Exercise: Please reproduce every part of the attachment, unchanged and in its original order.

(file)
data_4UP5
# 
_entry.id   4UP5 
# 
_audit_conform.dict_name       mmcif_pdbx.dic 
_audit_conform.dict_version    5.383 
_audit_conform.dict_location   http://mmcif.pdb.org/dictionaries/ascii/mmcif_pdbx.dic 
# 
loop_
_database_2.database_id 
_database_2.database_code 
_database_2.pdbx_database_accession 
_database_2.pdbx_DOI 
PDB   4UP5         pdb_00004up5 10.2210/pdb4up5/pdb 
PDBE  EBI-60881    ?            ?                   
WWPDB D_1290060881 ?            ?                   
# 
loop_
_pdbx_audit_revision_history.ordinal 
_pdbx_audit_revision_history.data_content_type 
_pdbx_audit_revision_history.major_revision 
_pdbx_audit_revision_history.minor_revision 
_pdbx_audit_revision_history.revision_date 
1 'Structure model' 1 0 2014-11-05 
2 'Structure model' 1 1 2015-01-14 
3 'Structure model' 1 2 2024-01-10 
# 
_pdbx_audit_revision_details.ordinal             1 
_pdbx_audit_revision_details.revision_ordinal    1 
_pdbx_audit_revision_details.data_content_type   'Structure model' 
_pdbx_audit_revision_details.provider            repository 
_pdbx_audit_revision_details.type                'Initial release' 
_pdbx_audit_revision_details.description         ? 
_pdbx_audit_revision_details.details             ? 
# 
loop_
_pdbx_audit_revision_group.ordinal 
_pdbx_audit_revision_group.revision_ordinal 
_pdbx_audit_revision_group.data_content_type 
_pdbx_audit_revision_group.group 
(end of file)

data_4UP5
# 
_entry.id   4UP5 
# 
_audit_conform.dict_name       mmcif_pdbx.dic 
_audit_conform.dict_version    5.383 
_audit_conform.dict_location   http://mmcif.pdb.org/dictionaries/ascii/mmcif_pdbx.dic 
# 
loop_
_database_2.database_id 
_database_2.database_code 
_database_2.pdbx_database_accession 
_database_2.pdbx_DOI 
PDB   4UP5         pdb_00004up5 10.2210/pdb4up5/pdb 
PDBE  EBI-60881    ?            ?                   
WWPDB D_1290060881 ?            ?                   
# 
loop_
_pdbx_audit_revision_history.ordinal 
_pdbx_audit_revision_history.data_content_type 
_pdbx_audit_revision_history.major_revision 
_pdbx_audit_revision_history.minor_revision 
_pdbx_audit_revision_history.revision_date 
1 'Structure model' 1 0 2014-11-05 
2 'Structure model' 1 1 2015-01-14 
3 'Structure model' 1 2 2024-01-10 
# 
_pdbx_audit_revision_details.ordinal             1 
_pdbx_audit_revision_details.revision_ordinal    1 
_pdbx_audit_revision_details.data_content_type   'Structure model' 
_pdbx_audit_revision_details.provider            repository 
_pdbx_audit_revision_details.type                'Initial release' 
_pdbx_audit_revision_details.description         ? 
_pdbx_audit_revision_details.details             ? 
# 
loop_
_pdbx_audit_revision_group.ordinal 
_pdbx_audit_revision_group.revision_ordinal 
_pdbx_audit_revision_group.data_content_type 
_pdbx_audit_revision_group.group 